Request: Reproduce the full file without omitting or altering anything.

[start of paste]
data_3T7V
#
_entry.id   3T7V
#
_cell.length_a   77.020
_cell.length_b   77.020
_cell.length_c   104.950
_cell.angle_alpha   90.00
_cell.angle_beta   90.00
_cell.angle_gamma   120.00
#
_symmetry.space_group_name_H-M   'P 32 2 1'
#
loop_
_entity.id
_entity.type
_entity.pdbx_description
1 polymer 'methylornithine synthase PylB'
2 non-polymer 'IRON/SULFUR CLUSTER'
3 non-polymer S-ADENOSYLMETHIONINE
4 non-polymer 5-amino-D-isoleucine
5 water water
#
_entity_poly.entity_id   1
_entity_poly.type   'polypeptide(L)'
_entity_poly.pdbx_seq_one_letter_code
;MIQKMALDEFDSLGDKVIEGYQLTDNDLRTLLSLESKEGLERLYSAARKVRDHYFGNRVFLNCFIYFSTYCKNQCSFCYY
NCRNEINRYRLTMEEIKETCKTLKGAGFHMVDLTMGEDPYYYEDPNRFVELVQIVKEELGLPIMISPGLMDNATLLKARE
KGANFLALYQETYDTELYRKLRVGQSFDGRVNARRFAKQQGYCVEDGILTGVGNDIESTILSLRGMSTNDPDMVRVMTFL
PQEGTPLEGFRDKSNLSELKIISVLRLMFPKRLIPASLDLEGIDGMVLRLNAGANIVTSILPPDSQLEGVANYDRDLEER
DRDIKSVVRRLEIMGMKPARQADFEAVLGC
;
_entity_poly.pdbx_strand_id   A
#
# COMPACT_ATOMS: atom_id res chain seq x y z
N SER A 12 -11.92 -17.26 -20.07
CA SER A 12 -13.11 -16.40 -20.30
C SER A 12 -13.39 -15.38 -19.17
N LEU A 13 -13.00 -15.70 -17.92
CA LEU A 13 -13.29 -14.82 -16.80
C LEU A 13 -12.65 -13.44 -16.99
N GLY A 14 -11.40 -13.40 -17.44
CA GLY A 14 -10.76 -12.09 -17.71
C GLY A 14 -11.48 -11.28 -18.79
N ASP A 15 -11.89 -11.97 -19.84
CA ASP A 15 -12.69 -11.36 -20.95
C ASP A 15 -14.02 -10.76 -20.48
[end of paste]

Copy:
data_3T7V
#
_entry.id   3T7V
#
_cell.length_a   77.020
_cell.length_b   77.020
_cell.length_c   104.950
_cell.angle_alpha   90.00
_cell.angle_beta   90.00
_cell.angle_gamma   120.00
#
_symmetry.space_group_name_H-M   'P 32 2 1'
#
loop_
_entity.id
_entity.type
_entity.pdbx_description
1 polymer 'methylornithine synthase PylB'
2 non-polymer 'IRON/SULFUR CLUSTER'
3 non-polymer S-ADENOSYLMETHIONINE
4 non-polymer 5-amino-D-isoleucine
5 water water
#
_entity_poly.entity_id   1
_entity_poly.type   'polypeptide(L)'
_entity_poly.pdbx_seq_one_letter_code
;MIQKMALDEFDSLGDKVIEGYQLTDNDLRTLLSLESKEGLERLYSAARKVRDHYFGNRVFLNCFIYFSTYCKNQCSFCYY
NCRNEINRYRLTMEEIKETCKTLKGAGFHMVDLTMGEDPYYYEDPNRFVELVQIVKEELGLPIMISPGLMDNATLLKARE
KGANFLALYQETYDTELYRKLRVGQSFDGRVNARRFAKQQGYCVEDGILTGVGNDIESTILSLRGMSTNDPDMVRVMTFL
PQEGTPLEGFRDKSNLSELKIISVLRLMFPKRLIPASLDLEGIDGMVLRLNAGANIVTSILPPDSQLEGVANYDRDLEER
DRDIKSVVRRLEIMGMKPARQADFEAVLGC
;
_entity_poly.pdbx_strand_id   A
#
# COMPACT_ATOMS: atom_id res chain seq x y z
N SER A 12 -11.92 -17.26 -20.07
CA SER A 12 -13.11 -16.40 -20.30
C SER A 12 -13.39 -15.38 -19.17
N LEU A 13 -13.00 -15.70 -17.92
CA LEU A 13 -13.29 -14.82 -16.80
C LEU A 13 -12.65 -13.44 -16.99
N GLY A 14 -11.40 -13.40 -17.44
CA GLY A 14 -10.76 -12.09 -17.71
C GLY A 14 -11.48 -11.28 -18.79
N ASP A 15 -11.89 -11.97 -19.84
CA ASP A 15 -12.69 -11.36 -20.95
C ASP A 15 -14.02 -10.76 -20.48